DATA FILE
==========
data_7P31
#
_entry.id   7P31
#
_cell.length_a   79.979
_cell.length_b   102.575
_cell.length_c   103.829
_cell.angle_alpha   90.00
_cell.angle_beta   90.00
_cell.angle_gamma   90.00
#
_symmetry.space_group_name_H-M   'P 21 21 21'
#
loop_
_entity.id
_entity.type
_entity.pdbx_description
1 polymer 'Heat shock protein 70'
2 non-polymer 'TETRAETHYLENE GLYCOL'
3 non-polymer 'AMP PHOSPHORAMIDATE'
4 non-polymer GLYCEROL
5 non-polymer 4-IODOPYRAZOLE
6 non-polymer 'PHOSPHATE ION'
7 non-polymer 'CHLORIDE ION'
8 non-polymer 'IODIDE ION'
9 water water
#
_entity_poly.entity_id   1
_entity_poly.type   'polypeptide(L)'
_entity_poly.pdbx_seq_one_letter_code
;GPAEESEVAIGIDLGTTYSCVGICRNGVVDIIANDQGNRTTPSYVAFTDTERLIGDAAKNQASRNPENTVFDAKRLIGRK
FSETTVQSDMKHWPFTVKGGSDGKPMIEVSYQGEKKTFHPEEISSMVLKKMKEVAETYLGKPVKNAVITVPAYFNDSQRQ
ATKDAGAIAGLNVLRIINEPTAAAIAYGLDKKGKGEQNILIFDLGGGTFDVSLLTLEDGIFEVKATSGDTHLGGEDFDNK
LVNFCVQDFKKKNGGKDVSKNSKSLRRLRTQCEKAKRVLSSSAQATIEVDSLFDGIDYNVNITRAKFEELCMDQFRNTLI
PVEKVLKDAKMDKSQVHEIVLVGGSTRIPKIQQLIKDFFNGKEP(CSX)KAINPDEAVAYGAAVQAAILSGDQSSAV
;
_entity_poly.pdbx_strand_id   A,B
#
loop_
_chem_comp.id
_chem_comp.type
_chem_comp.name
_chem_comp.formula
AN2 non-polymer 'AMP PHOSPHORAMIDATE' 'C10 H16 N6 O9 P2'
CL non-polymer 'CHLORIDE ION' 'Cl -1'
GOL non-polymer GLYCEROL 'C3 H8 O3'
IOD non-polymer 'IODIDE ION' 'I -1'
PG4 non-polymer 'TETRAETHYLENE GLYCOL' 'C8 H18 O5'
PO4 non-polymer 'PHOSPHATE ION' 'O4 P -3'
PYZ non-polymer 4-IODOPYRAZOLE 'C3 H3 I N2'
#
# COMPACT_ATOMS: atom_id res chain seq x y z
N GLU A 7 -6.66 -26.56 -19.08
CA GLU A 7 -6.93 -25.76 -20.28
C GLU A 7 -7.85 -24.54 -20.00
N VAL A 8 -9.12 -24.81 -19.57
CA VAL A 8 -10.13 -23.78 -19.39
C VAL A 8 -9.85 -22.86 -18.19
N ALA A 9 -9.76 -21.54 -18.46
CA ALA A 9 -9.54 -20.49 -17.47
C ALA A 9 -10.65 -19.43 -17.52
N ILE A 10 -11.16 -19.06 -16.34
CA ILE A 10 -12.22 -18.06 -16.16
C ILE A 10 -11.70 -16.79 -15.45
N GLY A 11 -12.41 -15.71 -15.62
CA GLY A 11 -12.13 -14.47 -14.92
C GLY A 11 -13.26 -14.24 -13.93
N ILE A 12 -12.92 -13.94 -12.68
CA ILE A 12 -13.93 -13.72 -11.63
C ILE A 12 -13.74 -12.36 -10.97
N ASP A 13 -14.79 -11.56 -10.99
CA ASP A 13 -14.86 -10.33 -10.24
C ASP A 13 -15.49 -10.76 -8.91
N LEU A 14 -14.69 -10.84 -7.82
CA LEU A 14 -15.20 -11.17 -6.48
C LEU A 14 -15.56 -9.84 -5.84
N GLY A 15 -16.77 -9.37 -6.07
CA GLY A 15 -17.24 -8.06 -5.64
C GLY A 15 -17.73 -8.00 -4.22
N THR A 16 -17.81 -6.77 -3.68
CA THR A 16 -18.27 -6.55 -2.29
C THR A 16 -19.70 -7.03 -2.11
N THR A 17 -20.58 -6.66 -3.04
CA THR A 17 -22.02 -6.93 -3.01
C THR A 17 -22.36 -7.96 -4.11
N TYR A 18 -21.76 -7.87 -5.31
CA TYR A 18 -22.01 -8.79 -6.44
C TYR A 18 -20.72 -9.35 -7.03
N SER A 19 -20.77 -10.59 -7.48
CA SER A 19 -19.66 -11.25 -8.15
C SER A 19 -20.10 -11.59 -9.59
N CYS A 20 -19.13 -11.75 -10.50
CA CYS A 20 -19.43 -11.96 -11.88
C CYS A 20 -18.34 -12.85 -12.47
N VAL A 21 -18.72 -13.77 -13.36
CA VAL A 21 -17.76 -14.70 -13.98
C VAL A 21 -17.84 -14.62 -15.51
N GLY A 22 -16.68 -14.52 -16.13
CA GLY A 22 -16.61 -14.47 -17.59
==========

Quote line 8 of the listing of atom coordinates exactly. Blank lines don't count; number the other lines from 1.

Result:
_cell.angle_alpha   90.00